Boomerang Will Not Return follows a stealth bombers crew as they travel back through time and must battle for the future in the past. How did the idea for this novel start and how did it change as you were writing?
I always loved the time travel stories starting form the classic tale of the H.G. Wells The Time Machine and movies such as Time After Time, Back To The Future trilogy and the Terminator movie franchise. The idea for Boomerang Will Not Return came to me from two motion pictures featuring time travel, The Philadelphia Experiment and The Final Countdown. The novel had evolved from a short story I wrote titled Sword of Gabriel, which featured my story protagonists accidentally traveling back in time because of the time and space altering comet called Gabriel. I wanted the story to have a broader aspect and therefore the battle to save history happened in both past and resent.
Time travel is rife with paradoxes. Were there any challenges to writing because of this?
Yes, the time travel paradoxes presented an interesting challenge to me as a writer. The general theory of relativity does not forbid the time travel, but there are technological and moral questions that arise from the use of such an invention. I wanted my time travel story design to be simple and straightforward, and let the readers use their imagination as to how the process of time travel in my story had occurred. The best part about working on a time travel story is that it offers a possibility of a new timeline, where temporal interference alters history as we know it. Time travel is a great tool for entertainment and I hoped to make the best of it.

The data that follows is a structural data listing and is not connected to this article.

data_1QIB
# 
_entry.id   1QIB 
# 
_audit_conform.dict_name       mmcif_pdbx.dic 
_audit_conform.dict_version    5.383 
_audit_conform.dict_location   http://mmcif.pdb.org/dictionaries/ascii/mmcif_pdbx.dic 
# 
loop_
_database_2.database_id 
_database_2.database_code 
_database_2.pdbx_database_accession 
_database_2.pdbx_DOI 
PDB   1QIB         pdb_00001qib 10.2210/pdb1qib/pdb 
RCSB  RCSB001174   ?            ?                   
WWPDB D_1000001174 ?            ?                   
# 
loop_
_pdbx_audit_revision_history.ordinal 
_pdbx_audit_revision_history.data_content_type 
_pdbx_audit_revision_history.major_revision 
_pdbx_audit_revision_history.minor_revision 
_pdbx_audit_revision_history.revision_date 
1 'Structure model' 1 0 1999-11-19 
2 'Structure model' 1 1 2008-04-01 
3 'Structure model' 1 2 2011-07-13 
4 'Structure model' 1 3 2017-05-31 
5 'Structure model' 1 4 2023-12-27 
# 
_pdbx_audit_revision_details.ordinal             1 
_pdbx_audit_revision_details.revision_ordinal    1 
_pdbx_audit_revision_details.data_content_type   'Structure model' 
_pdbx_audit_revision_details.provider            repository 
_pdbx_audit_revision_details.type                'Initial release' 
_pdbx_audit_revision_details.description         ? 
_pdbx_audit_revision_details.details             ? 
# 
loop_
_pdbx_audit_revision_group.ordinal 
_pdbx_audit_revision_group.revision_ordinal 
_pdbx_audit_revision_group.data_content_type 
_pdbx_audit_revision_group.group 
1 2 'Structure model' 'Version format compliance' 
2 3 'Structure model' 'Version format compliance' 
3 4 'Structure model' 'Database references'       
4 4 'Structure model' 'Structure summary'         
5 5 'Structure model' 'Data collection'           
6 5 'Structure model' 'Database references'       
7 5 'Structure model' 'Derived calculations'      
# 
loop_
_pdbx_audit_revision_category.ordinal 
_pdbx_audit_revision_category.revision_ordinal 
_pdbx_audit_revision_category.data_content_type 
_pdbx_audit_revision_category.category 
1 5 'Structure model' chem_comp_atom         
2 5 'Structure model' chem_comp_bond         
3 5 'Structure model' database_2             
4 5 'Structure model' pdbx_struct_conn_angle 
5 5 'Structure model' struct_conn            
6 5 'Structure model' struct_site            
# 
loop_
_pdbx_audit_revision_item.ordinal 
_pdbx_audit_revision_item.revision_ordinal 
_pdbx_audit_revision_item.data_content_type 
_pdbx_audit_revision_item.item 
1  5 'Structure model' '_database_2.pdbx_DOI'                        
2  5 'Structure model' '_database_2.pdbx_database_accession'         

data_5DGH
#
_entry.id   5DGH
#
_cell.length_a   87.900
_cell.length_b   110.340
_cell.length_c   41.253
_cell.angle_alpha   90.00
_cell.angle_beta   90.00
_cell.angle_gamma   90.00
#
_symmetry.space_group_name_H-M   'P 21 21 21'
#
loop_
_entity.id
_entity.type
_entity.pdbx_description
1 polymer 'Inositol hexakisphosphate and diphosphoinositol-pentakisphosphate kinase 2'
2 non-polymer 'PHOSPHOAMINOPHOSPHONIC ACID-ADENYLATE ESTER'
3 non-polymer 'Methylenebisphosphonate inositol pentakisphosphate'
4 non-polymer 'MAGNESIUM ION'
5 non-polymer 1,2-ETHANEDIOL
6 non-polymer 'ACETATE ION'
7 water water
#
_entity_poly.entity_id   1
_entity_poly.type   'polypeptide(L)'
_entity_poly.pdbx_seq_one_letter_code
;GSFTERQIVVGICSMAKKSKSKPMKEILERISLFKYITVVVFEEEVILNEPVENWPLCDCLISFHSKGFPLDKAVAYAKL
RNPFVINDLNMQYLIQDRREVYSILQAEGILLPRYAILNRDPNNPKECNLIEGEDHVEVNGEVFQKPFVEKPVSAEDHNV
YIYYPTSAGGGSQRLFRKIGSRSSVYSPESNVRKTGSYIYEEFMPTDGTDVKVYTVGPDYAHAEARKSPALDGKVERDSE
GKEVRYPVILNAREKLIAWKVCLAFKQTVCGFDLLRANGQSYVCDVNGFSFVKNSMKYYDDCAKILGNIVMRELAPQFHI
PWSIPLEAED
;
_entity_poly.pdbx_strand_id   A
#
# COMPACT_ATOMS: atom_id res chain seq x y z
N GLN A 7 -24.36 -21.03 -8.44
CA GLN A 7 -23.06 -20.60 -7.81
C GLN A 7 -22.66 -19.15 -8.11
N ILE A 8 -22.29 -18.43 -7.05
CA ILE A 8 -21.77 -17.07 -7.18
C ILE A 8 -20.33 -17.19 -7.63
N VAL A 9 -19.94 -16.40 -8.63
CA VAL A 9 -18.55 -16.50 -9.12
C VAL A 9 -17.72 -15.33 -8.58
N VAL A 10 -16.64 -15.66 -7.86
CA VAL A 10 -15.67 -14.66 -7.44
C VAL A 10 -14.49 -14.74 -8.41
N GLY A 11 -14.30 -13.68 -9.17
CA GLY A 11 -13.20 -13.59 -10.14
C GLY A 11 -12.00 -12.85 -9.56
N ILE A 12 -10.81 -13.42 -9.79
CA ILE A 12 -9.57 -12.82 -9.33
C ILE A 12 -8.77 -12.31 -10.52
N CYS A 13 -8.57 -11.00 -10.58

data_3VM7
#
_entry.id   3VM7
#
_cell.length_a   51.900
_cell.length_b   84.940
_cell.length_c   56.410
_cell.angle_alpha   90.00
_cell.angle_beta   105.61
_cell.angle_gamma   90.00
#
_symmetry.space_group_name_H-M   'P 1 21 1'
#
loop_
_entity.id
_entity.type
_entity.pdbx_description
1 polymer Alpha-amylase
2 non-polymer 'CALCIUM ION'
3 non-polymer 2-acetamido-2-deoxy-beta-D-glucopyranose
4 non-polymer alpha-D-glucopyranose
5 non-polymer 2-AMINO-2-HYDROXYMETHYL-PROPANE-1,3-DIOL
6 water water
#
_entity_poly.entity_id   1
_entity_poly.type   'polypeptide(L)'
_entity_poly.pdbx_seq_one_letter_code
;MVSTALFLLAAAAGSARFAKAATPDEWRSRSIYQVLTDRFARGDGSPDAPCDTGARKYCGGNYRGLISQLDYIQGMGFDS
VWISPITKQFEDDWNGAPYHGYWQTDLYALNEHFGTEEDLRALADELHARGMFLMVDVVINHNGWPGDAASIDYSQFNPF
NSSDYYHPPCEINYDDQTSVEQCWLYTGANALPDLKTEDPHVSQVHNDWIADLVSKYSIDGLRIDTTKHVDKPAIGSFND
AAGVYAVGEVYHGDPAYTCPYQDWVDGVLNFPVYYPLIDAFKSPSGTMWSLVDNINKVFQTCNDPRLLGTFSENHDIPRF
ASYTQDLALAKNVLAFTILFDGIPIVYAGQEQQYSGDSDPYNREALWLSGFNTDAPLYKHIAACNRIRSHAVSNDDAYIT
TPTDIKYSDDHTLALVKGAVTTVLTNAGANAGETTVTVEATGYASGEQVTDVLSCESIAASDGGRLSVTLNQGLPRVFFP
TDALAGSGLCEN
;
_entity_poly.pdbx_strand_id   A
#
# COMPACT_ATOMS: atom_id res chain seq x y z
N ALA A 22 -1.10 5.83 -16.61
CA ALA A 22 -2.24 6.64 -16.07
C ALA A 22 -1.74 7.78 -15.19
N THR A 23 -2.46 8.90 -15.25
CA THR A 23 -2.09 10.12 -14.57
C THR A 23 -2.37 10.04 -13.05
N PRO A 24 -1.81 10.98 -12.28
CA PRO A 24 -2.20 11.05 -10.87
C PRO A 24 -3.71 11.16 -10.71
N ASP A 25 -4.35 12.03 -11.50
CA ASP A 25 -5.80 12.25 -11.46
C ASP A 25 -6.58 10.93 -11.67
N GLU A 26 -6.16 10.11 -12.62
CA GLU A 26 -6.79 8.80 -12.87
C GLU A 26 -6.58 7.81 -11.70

Your characters Stugel, Hartmann, and Crown are interesting and well developed. If Hollywood came knocking who would you cast to play your characters?
Characters are the ones who drive any story and I had a great time developing them to make them realistic and interesting. I am a military history buff and I learned that in any conflict there are decent people on both sides, who were caught in the maelstrom of war and did their duty to the best of their ability even if it was for a wrong reason. And if I was fortunate to be approached by the Hollywood agents with a movie offer and given a casting choice, I would probably cast Liam Helmsworth as Hartmann, Jennifer Lawrence as Crown and actor Alexander Ludwig as Stugel. I think they would be good for the roles.
Do you plan on continuing this series in another book?
Well, I would like to do it, except that I think the story had a definite ending and final resolution. If I decided to change history in my novel, then yes, I think a sequel or two might have been in order. Time travel story ideas are definitely on my shelf for the future projects, and as soon as I am ready, I shall develop another time travel tale with a new and fascinating plot that hopefully will be interesting and enjoyable.